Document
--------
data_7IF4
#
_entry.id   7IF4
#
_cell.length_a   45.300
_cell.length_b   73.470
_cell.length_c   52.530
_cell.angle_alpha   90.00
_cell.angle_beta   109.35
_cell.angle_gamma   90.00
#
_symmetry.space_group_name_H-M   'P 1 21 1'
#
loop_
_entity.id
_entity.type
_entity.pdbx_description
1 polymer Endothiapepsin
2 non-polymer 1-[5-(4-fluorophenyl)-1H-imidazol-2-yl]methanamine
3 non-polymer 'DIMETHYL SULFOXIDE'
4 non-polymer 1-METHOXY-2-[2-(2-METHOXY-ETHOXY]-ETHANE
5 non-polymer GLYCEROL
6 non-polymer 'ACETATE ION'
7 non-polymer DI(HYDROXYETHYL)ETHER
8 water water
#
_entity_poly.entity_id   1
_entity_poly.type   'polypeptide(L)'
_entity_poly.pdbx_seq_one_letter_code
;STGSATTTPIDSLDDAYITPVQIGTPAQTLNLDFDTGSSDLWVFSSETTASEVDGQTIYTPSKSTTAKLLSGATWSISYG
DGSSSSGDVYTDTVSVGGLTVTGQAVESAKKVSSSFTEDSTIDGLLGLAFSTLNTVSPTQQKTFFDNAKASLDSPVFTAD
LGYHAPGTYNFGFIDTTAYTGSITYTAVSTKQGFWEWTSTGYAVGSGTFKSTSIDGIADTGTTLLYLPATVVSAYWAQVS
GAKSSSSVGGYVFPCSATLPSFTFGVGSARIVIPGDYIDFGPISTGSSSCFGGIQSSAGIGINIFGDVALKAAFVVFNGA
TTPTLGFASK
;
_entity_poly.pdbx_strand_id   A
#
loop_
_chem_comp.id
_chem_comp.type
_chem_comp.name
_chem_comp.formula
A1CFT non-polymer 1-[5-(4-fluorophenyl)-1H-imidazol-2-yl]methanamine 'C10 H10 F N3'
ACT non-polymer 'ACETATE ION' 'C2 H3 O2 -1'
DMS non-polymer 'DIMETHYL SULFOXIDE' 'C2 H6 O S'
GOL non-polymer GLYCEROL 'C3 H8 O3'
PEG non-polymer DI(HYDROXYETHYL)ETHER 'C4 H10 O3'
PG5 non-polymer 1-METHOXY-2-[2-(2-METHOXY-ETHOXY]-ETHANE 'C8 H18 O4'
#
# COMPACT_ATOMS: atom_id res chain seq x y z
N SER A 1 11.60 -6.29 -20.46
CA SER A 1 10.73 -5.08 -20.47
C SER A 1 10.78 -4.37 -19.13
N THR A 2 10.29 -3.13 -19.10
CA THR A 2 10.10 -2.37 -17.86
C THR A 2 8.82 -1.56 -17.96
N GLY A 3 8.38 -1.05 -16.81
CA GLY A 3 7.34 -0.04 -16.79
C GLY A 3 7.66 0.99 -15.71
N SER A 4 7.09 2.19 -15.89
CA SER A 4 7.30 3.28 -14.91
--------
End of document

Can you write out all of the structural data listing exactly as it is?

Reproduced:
data_7IF4
#
_entry.id   7IF4
#
_cell.length_a   45.300
_cell.length_b   73.470
_cell.length_c   52.530
_cell.angle_alpha   90.00
_cell.angle_beta   109.35
_cell.angle_gamma   90.00
#
_symmetry.space_group_name_H-M   'P 1 21 1'
#
loop_
_entity.id
_entity.type
_entity.pdbx_description
1 polymer Endothiapepsin
2 non-polymer 1-[5-(4-fluorophenyl)-1H-imidazol-2-yl]methanamine
3 non-polymer 'DIMETHYL SULFOXIDE'
4 non-polymer 1-METHOXY-2-[2-(2-METHOXY-ETHOXY]-ETHANE
5 non-polymer GLYCEROL
6 non-polymer 'ACETATE ION'
7 non-polymer DI(HYDROXYETHYL)ETHER
8 water water
#
_entity_poly.entity_id   1
_entity_poly.type   'polypeptide(L)'
_entity_poly.pdbx_seq_one_letter_code
;STGSATTTPIDSLDDAYITPVQIGTPAQTLNLDFDTGSSDLWVFSSETTASEVDGQTIYTPSKSTTAKLLSGATWSISYG
DGSSSSGDVYTDTVSVGGLTVTGQAVESAKKVSSSFTEDSTIDGLLGLAFSTLNTVSPTQQKTFFDNAKASLDSPVFTAD
LGYHAPGTYNFGFIDTTAYTGSITYTAVSTKQGFWEWTSTGYAVGSGTFKSTSIDGIADTGTTLLYLPATVVSAYWAQVS
GAKSSSSVGGYVFPCSATLPSFTFGVGSARIVIPGDYIDFGPISTGSSSCFGGIQSSAGIGINIFGDVALKAAFVVFNGA
TTPTLGFASK
;
_entity_poly.pdbx_strand_id   A
#
loop_
_chem_comp.id
_chem_comp.type
_chem_comp.name
_chem_comp.formula
A1CFT non-polymer 1-[5-(4-fluorophenyl)-1H-imidazol-2-yl]methanamine 'C10 H10 F N3'
ACT non-polymer 'ACETATE ION' 'C2 H3 O2 -1'
DMS non-polymer 'DIMETHYL SULFOXIDE' 'C2 H6 O S'
GOL non-polymer GLYCEROL 'C3 H8 O3'
PEG non-polymer DI(HYDROXYETHYL)ETHER 'C4 H10 O3'
PG5 non-polymer 1-METHOXY-2-[2-(2-METHOXY-ETHOXY]-ETHANE 'C8 H18 O4'
#
# COMPACT_ATOMS: atom_id res chain seq x y z
N SER A 1 11.60 -6.29 -20.46
CA SER A 1 10.73 -5.08 -20.47
C SER A 1 10.78 -4.37 -19.13
N THR A 2 10.29 -3.13 -19.10
CA THR A 2 10.10 -2.37 -17.86
C THR A 2 8.82 -1.56 -17.96
N GLY A 3 8.38 -1.05 -16.81
CA GLY A 3 7.34 -0.04 -16.79
C GLY A 3 7.66 0.99 -15.71
N SER A 4 7.09 2.19 -15.89
CA SER A 4 7.30 3.28 -14.91